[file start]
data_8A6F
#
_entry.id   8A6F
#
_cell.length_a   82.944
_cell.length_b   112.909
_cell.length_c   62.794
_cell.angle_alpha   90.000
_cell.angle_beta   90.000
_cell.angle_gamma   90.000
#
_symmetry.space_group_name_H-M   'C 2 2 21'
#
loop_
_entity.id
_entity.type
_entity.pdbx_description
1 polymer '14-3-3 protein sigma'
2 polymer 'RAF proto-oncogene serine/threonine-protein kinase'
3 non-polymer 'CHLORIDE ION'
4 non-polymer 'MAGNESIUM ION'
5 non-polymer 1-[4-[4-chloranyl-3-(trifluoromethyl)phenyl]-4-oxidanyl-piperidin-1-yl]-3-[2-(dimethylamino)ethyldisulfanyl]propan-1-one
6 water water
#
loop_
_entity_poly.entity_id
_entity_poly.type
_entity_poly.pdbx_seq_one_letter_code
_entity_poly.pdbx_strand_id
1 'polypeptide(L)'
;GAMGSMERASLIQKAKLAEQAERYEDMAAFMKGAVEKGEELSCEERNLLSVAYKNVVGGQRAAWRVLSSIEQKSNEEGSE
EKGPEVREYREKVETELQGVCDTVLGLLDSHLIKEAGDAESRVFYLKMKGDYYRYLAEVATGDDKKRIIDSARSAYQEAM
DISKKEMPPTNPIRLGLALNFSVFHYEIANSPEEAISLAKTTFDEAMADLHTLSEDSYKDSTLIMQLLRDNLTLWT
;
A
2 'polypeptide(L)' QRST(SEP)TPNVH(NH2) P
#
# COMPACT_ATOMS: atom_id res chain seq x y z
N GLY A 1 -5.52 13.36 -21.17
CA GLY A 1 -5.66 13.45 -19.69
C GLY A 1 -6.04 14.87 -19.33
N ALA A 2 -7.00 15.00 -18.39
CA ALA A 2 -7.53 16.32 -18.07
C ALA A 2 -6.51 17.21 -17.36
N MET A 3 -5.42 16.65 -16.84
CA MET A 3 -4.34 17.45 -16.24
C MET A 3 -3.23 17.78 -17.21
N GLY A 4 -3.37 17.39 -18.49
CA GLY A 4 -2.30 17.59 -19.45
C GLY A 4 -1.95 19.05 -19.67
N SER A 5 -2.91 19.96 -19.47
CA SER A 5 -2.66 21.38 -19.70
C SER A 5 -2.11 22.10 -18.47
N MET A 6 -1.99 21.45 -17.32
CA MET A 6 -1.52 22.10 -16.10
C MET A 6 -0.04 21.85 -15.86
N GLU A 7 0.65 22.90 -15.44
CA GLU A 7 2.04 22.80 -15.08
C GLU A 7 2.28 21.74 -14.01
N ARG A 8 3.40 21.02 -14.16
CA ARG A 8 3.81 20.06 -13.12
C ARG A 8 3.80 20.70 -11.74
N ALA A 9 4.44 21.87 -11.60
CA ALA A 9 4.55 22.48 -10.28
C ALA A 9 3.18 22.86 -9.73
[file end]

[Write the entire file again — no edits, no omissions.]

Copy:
data_8A6F
#
_entry.id   8A6F
#
_cell.length_a   82.944
_cell.length_b   112.909
_cell.length_c   62.794
_cell.angle_alpha   90.000
_cell.angle_beta   90.000
_cell.angle_gamma   90.000
#
_symmetry.space_group_name_H-M   'C 2 2 21'
#
loop_
_entity.id
_entity.type
_entity.pdbx_description
1 polymer '14-3-3 protein sigma'
2 polymer 'RAF proto-oncogene serine/threonine-protein kinase'
3 non-polymer 'CHLORIDE ION'
4 non-polymer 'MAGNESIUM ION'
5 non-polymer 1-[4-[4-chloranyl-3-(trifluoromethyl)phenyl]-4-oxidanyl-piperidin-1-yl]-3-[2-(dimethylamino)ethyldisulfanyl]propan-1-one
6 water water
#
loop_
_entity_poly.entity_id
_entity_poly.type
_entity_poly.pdbx_seq_one_letter_code
_entity_poly.pdbx_strand_id
1 'polypeptide(L)'
;GAMGSMERASLIQKAKLAEQAERYEDMAAFMKGAVEKGEELSCEERNLLSVAYKNVVGGQRAAWRVLSSIEQKSNEEGSE
EKGPEVREYREKVETELQGVCDTVLGLLDSHLIKEAGDAESRVFYLKMKGDYYRYLAEVATGDDKKRIIDSARSAYQEAM
DISKKEMPPTNPIRLGLALNFSVFHYEIANSPEEAISLAKTTFDEAMADLHTLSEDSYKDSTLIMQLLRDNLTLWT
;
A
2 'polypeptide(L)' QRST(SEP)TPNVH(NH2) P
#
# COMPACT_ATOMS: atom_id res chain seq x y z
N GLY A 1 -5.52 13.36 -21.17
CA GLY A 1 -5.66 13.45 -19.69
C GLY A 1 -6.04 14.87 -19.33
N ALA A 2 -7.00 15.00 -18.39
CA ALA A 2 -7.53 16.32 -18.07
C ALA A 2 -6.51 17.21 -17.36
N MET A 3 -5.42 16.65 -16.84
CA MET A 3 -4.34 17.45 -16.24
C MET A 3 -3.23 17.78 -17.21
N GLY A 4 -3.37 17.39 -18.49
CA GLY A 4 -2.30 17.59 -19.45
C GLY A 4 -1.95 19.05 -19.67
N SER A 5 -2.91 19.96 -19.47
CA SER A 5 -2.66 21.38 -19.70
C SER A 5 -2.11 22.10 -18.47
N MET A 6 -1.99 21.45 -17.32
CA MET A 6 -1.52 22.10 -16.10
C MET A 6 -0.04 21.85 -15.86
N GLU A 7 0.65 22.90 -15.44
CA GLU A 7 2.04 22.80 -15.08
C GLU A 7 2.28 21.74 -14.01
N ARG A 8 3.40 21.02 -14.16
CA ARG A 8 3.81 20.06 -13.12
C ARG A 8 3.80 20.70 -11.74
N ALA A 9 4.44 21.87 -11.60
CA ALA A 9 4.55 22.48 -10.28
C ALA A 9 3.18 22.86 -9.73